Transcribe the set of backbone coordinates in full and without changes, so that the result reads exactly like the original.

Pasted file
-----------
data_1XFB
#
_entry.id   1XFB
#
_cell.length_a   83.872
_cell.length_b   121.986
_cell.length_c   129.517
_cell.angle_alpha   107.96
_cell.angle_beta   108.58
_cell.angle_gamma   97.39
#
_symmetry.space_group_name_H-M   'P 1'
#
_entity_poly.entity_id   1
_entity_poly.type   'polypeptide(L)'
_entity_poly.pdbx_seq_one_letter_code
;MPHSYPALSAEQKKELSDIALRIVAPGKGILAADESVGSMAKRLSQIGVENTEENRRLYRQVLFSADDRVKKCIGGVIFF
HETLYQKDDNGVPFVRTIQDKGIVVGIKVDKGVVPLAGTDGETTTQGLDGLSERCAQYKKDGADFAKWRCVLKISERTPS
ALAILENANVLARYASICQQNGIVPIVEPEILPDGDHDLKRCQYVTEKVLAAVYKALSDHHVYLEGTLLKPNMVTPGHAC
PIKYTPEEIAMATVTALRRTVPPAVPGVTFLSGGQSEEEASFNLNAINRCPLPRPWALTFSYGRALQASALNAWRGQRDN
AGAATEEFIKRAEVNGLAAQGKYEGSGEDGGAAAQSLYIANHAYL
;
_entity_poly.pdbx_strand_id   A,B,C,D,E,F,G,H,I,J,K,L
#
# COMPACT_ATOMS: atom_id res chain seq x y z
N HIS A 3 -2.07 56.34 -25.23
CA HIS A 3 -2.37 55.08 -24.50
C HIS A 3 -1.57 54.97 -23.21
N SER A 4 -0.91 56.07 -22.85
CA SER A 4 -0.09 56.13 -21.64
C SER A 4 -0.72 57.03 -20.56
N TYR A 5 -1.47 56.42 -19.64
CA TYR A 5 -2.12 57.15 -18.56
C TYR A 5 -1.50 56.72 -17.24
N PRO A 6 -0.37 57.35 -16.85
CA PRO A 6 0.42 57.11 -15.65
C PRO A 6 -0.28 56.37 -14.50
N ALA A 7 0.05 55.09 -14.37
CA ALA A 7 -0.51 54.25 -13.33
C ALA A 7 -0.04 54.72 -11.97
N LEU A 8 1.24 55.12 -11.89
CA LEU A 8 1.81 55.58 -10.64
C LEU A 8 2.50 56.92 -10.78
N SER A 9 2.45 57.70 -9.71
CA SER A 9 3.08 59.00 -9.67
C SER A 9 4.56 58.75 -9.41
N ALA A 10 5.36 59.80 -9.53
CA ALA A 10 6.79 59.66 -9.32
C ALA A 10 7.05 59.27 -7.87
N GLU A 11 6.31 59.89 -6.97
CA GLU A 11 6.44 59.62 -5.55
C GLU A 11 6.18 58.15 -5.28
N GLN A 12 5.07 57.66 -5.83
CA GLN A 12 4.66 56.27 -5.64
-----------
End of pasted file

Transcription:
data_1XFB
#
_entry.id   1XFB
#
_cell.length_a   83.872
_cell.length_b   121.986
_cell.length_c   129.517
_cell.angle_alpha   107.96
_cell.angle_beta   108.58
_cell.angle_gamma   97.39
#
_symmetry.space_group_name_H-M   'P 1'
#
_entity_poly.entity_id   1
_entity_poly.type   'polypeptide(L)'
_entity_poly.pdbx_seq_one_letter_code
;MPHSYPALSAEQKKELSDIALRIVAPGKGILAADESVGSMAKRLSQIGVENTEENRRLYRQVLFSADDRVKKCIGGVIFF
HETLYQKDDNGVPFVRTIQDKGIVVGIKVDKGVVPLAGTDGETTTQGLDGLSERCAQYKKDGADFAKWRCVLKISERTPS
ALAILENANVLARYASICQQNGIVPIVEPEILPDGDHDLKRCQYVTEKVLAAVYKALSDHHVYLEGTLLKPNMVTPGHAC
PIKYTPEEIAMATVTALRRTVPPAVPGVTFLSGGQSEEEASFNLNAINRCPLPRPWALTFSYGRALQASALNAWRGQRDN
AGAATEEFIKRAEVNGLAAQGKYEGSGEDGGAAAQSLYIANHAYL
;
_entity_poly.pdbx_strand_id   A,B,C,D,E,F,G,H,I,J,K,L
#
# COMPACT_ATOMS: atom_id res chain seq x y z
N HIS A 3 -2.07 56.34 -25.23
CA HIS A 3 -2.37 55.08 -24.50
C HIS A 3 -1.57 54.97 -23.21
N SER A 4 -0.91 56.07 -22.85
CA SER A 4 -0.09 56.13 -21.64
C SER A 4 -0.72 57.03 -20.56
N TYR A 5 -1.47 56.42 -19.64
CA TYR A 5 -2.12 57.15 -18.56
C TYR A 5 -1.50 56.72 -17.24
N PRO A 6 -0.37 57.35 -16.85
CA PRO A 6 0.42 57.11 -15.65
C PRO A 6 -0.28 56.37 -14.50
N ALA A 7 0.05 55.09 -14.37
CA ALA A 7 -0.51 54.25 -13.33
C ALA A 7 -0.04 54.72 -11.97
N LEU A 8 1.24 55.12 -11.89
CA LEU A 8 1.81 55.58 -10.64
C LEU A 8 2.50 56.92 -10.78
N SER A 9 2.45 57.70 -9.71
CA SER A 9 3.08 59.00 -9.67
C SER A 9 4.56 58.75 -9.41
N ALA A 10 5.36 59.80 -9.53
CA ALA A 10 6.79 59.66 -9.32
C ALA A 10 7.05 59.27 -7.87
N GLU A 11 6.31 59.89 -6.97
CA GLU A 11 6.44 59.62 -5.55
C GLU A 11 6.18 58.15 -5.28
N GLN A 12 5.07 57.66 -5.83
CA GLN A 12 4.66 56.27 -5.64